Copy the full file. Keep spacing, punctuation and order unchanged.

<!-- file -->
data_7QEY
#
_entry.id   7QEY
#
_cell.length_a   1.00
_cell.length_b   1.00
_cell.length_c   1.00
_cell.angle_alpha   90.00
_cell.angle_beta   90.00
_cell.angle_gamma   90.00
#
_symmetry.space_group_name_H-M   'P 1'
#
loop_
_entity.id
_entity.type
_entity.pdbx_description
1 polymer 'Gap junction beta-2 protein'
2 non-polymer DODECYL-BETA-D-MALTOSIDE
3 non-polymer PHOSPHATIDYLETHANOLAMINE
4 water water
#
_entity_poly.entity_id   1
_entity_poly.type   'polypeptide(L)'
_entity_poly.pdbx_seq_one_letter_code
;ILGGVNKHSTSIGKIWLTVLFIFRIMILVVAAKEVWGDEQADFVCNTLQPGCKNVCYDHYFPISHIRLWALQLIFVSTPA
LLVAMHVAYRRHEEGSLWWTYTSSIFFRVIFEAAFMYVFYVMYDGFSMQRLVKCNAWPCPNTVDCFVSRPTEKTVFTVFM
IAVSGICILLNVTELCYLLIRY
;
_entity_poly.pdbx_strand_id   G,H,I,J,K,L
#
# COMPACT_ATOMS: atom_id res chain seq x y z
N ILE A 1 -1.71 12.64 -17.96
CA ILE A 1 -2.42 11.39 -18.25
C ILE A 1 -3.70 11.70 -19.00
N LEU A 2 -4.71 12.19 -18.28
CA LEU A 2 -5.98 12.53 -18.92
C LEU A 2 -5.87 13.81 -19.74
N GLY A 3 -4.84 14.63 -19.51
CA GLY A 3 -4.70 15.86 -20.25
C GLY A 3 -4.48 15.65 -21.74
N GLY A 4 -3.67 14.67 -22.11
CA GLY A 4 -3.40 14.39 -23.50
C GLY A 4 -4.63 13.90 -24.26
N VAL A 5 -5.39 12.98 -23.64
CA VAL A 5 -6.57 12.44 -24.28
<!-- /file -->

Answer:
data_7QEY
#
_entry.id   7QEY
#
_cell.length_a   1.00
_cell.length_b   1.00
_cell.length_c   1.00
_cell.angle_alpha   90.00
_cell.angle_beta   90.00
_cell.angle_gamma   90.00
#
_symmetry.space_group_name_H-M   'P 1'
#
loop_
_entity.id
_entity.type
_entity.pdbx_description
1 polymer 'Gap junction beta-2 protein'
2 non-polymer DODECYL-BETA-D-MALTOSIDE
3 non-polymer PHOSPHATIDYLETHANOLAMINE
4 water water
#
_entity_poly.entity_id   1
_entity_poly.type   'polypeptide(L)'
_entity_poly.pdbx_seq_one_letter_code
;ILGGVNKHSTSIGKIWLTVLFIFRIMILVVAAKEVWGDEQADFVCNTLQPGCKNVCYDHYFPISHIRLWALQLIFVSTPA
LLVAMHVAYRRHEEGSLWWTYTSSIFFRVIFEAAFMYVFYVMYDGFSMQRLVKCNAWPCPNTVDCFVSRPTEKTVFTVFM
IAVSGICILLNVTELCYLLIRY
;
_entity_poly.pdbx_strand_id   G,H,I,J,K,L
#
# COMPACT_ATOMS: atom_id res chain seq x y z
N ILE A 1 -1.71 12.64 -17.96
CA ILE A 1 -2.42 11.39 -18.25
C ILE A 1 -3.70 11.70 -19.00
N LEU A 2 -4.71 12.19 -18.28
CA LEU A 2 -5.98 12.53 -18.92
C LEU A 2 -5.87 13.81 -19.74
N GLY A 3 -4.84 14.63 -19.51
CA GLY A 3 -4.70 15.86 -20.25
C GLY A 3 -4.48 15.65 -21.74
N GLY A 4 -3.67 14.67 -22.11
CA GLY A 4 -3.40 14.39 -23.50
C GLY A 4 -4.63 13.90 -24.26
N VAL A 5 -5.39 12.98 -23.64
CA VAL A 5 -6.57 12.44 -24.28